Willis Consultancy on the Digital BIM Toolkit: “Adding your lawyer may be a sensible decision”

Credit: NBS
Credit: NBS

A construction law firm have described the Digital BIM Toolkit created by BIM Task Group tasked, NBS-led team as not as “user friendly for the supply chain as the ‘Toolkit’ title suggests”.

Willis Consultancy published a blog post to their official website, looking at what the final piece of UK Level 2 BIM documentation is and how bit works. Whilst also bringing positives such as constants updates to the Beta and allowing additional participants to be added, the piece does ask some very interesting questions relating to what the toolkit lacks, which will most certainly give the creators some direction in where to next add improvements.

On how multiple users may create problems: “One of the main concerns is that the multiple users makes for a more complex solution than might be needed and one in which the differing participants may struggle to understand how the toolkit applies specifically to them.

On a lack of clarity regarding links to contracts: “There is potentially a lack of clarity as to how these documents which develop through the 7 stages will be linked to the contractual gate ways where the obligations set out in the tasks are made part of a contractual obligation.

“The software at present does not allow contractual freeze points to be identified.”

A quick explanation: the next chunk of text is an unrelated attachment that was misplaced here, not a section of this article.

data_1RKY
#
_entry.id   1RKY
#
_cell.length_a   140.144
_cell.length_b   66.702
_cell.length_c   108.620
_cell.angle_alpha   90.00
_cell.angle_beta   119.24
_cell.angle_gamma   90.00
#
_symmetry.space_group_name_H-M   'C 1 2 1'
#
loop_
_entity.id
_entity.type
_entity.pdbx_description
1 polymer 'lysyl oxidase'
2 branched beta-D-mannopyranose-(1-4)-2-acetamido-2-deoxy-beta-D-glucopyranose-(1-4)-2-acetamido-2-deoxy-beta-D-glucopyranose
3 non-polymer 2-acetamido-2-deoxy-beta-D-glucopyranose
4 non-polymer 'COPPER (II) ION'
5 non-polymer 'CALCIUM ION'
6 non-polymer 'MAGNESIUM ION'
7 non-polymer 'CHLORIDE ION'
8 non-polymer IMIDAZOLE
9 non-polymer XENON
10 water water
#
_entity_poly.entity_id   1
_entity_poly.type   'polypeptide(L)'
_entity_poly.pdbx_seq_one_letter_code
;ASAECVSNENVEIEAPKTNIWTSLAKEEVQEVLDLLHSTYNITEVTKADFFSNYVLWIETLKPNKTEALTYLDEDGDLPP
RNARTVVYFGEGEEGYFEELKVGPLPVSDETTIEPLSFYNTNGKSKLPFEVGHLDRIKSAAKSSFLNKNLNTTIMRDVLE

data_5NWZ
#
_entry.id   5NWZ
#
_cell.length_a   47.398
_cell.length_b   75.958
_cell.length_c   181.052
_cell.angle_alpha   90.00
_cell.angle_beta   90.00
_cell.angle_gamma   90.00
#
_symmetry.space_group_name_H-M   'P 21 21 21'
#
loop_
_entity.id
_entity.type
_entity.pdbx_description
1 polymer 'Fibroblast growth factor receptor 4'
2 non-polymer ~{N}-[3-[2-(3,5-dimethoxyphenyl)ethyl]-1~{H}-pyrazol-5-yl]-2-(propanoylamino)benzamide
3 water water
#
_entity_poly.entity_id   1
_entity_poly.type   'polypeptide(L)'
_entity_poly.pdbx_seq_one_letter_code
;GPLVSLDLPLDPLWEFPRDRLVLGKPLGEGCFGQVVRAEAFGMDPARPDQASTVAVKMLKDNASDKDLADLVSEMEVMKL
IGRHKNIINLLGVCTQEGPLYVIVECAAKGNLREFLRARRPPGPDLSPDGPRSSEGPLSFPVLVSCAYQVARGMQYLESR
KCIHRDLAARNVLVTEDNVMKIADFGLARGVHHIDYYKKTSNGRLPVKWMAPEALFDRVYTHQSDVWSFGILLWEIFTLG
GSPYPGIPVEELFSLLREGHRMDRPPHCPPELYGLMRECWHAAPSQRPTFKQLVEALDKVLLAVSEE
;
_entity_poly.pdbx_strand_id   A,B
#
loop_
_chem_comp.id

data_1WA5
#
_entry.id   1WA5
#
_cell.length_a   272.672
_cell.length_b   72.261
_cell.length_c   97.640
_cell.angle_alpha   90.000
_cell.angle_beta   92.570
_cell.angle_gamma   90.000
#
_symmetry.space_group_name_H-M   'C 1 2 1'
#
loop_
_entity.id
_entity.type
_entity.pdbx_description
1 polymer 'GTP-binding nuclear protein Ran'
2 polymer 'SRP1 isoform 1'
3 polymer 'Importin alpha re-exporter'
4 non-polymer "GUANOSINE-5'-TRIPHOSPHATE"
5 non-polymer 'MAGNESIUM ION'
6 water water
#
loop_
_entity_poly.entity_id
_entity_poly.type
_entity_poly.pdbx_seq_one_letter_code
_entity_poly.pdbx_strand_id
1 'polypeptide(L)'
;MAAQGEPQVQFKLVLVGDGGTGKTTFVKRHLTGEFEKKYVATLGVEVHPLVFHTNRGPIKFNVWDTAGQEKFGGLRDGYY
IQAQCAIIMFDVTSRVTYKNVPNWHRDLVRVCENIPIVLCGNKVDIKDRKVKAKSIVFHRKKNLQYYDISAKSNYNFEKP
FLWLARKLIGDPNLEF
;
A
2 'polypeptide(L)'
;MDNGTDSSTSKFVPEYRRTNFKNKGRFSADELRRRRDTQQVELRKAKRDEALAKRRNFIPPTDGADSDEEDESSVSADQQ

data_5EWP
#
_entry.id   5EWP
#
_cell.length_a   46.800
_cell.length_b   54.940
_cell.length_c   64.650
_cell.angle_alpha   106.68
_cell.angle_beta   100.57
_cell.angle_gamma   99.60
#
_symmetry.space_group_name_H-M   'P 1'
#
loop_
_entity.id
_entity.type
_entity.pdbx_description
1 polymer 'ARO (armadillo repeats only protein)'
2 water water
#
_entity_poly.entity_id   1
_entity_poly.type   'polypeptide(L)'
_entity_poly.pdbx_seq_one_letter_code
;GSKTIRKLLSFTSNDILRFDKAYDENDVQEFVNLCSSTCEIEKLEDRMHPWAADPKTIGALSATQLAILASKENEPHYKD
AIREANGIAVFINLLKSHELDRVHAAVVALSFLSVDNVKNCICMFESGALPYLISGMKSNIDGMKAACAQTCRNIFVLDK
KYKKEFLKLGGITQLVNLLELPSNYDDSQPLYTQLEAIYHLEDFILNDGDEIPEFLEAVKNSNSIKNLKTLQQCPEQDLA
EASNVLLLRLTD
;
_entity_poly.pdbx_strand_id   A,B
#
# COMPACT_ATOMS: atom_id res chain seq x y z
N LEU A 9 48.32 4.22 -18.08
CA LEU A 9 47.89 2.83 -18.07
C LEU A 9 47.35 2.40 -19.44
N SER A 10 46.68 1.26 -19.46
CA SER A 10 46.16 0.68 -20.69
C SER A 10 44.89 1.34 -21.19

On the lack of separation between the deliver of both design and information: “By using the standard plans of work for the participant roles (including design) it is clear that what is being dealt with is not simply tasks that relate to the provision or management of BIM or Deliverables but also the core roles of the participants. The effect of this is that design delivery and information delivery are not separated.

“That is not the clear separation of design delivery and delivery of information for the BIM model that the CIC protocol envisages.”

In closing, the article reflects upon what the toolkit does well yet also ponders on whether it does enough:

“It is clear that the Toolkit is not just producing BIM related tasks but documenting the fundamental roles and responsibilities of the participants in the project. It also refers to stage completion dates and contract price. Simply exporting its information will produce a mixture BIM and non BIM material. Crucially it does not define the contractual status or liabilities that flow from the information it is creating.

“The Toolkit does allow additional participants to be added and adding your lawyer may be a sensible decision.”

Read the full opinion piece here.

Make sure you listen to our Crunch Time interview with NBS’ Stefan Mordue, as he discusses the strengths of the toolkit.

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